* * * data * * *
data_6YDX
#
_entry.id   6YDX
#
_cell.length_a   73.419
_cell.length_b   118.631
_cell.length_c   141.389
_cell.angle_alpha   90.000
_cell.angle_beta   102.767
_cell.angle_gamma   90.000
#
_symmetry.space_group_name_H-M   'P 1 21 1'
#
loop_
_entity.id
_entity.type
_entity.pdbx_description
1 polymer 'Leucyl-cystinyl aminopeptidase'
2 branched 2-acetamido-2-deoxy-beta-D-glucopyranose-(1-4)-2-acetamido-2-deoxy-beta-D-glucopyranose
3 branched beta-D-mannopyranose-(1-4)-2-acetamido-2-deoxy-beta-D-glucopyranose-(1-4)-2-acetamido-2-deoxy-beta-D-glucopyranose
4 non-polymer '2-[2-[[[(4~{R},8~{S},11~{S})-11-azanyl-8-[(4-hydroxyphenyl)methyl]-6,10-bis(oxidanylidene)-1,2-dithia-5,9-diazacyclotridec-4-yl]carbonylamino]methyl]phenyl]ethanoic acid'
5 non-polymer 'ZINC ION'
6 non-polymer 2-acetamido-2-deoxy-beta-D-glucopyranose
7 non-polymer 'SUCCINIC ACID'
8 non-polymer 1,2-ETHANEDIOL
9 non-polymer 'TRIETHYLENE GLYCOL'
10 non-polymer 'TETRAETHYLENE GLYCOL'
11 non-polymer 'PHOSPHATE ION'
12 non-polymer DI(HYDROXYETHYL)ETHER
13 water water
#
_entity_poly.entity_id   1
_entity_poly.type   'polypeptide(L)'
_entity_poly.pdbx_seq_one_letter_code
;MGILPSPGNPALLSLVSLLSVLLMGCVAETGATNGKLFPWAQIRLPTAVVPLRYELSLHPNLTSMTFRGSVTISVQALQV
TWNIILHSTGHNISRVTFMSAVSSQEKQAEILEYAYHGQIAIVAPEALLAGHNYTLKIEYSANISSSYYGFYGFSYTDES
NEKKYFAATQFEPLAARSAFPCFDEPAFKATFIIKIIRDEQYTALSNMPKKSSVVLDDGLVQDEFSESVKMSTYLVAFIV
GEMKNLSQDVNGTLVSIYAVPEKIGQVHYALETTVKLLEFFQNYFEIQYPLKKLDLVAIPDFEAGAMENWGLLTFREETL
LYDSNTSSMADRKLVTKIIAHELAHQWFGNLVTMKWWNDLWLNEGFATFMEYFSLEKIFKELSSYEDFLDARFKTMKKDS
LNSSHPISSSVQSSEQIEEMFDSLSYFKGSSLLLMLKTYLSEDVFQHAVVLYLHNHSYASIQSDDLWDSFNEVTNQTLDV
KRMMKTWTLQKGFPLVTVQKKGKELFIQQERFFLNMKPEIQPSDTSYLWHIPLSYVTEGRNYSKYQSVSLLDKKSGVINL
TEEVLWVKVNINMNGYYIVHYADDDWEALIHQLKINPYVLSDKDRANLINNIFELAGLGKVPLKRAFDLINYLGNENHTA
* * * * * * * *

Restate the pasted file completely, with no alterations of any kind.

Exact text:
data_6YDX
#
_entry.id   6YDX
#
_cell.length_a   73.419
_cell.length_b   118.631
_cell.length_c   141.389
_cell.angle_alpha   90.000
_cell.angle_beta   102.767
_cell.angle_gamma   90.000
#
_symmetry.space_group_name_H-M   'P 1 21 1'
#
loop_
_entity.id
_entity.type
_entity.pdbx_description
1 polymer 'Leucyl-cystinyl aminopeptidase'
2 branched 2-acetamido-2-deoxy-beta-D-glucopyranose-(1-4)-2-acetamido-2-deoxy-beta-D-glucopyranose
3 branched beta-D-mannopyranose-(1-4)-2-acetamido-2-deoxy-beta-D-glucopyranose-(1-4)-2-acetamido-2-deoxy-beta-D-glucopyranose
4 non-polymer '2-[2-[[[(4~{R},8~{S},11~{S})-11-azanyl-8-[(4-hydroxyphenyl)methyl]-6,10-bis(oxidanylidene)-1,2-dithia-5,9-diazacyclotridec-4-yl]carbonylamino]methyl]phenyl]ethanoic acid'
5 non-polymer 'ZINC ION'
6 non-polymer 2-acetamido-2-deoxy-beta-D-glucopyranose
7 non-polymer 'SUCCINIC ACID'
8 non-polymer 1,2-ETHANEDIOL
9 non-polymer 'TRIETHYLENE GLYCOL'
10 non-polymer 'TETRAETHYLENE GLYCOL'
11 non-polymer 'PHOSPHATE ION'
12 non-polymer DI(HYDROXYETHYL)ETHER
13 water water
#
_entity_poly.entity_id   1
_entity_poly.type   'polypeptide(L)'
_entity_poly.pdbx_seq_one_letter_code
;MGILPSPGNPALLSLVSLLSVLLMGCVAETGATNGKLFPWAQIRLPTAVVPLRYELSLHPNLTSMTFRGSVTISVQALQV
TWNIILHSTGHNISRVTFMSAVSSQEKQAEILEYAYHGQIAIVAPEALLAGHNYTLKIEYSANISSSYYGFYGFSYTDES
NEKKYFAATQFEPLAARSAFPCFDEPAFKATFIIKIIRDEQYTALSNMPKKSSVVLDDGLVQDEFSESVKMSTYLVAFIV
GEMKNLSQDVNGTLVSIYAVPEKIGQVHYALETTVKLLEFFQNYFEIQYPLKKLDLVAIPDFEAGAMENWGLLTFREETL
LYDSNTSSMADRKLVTKIIAHELAHQWFGNLVTMKWWNDLWLNEGFATFMEYFSLEKIFKELSSYEDFLDARFKTMKKDS
LNSSHPISSSVQSSEQIEEMFDSLSYFKGSSLLLMLKTYLSEDVFQHAVVLYLHNHSYASIQSDDLWDSFNEVTNQTLDV
KRMMKTWTLQKGFPLVTVQKKGKELFIQQERFFLNMKPEIQPSDTSYLWHIPLSYVTEGRNYSKYQSVSLLDKKSGVINL
TEEVLWVKVNINMNGYYIVHYADDDWEALIHQLKINPYVLSDKDRANLINNIFELAGLGKVPLKRAFDLINYLGNENHTA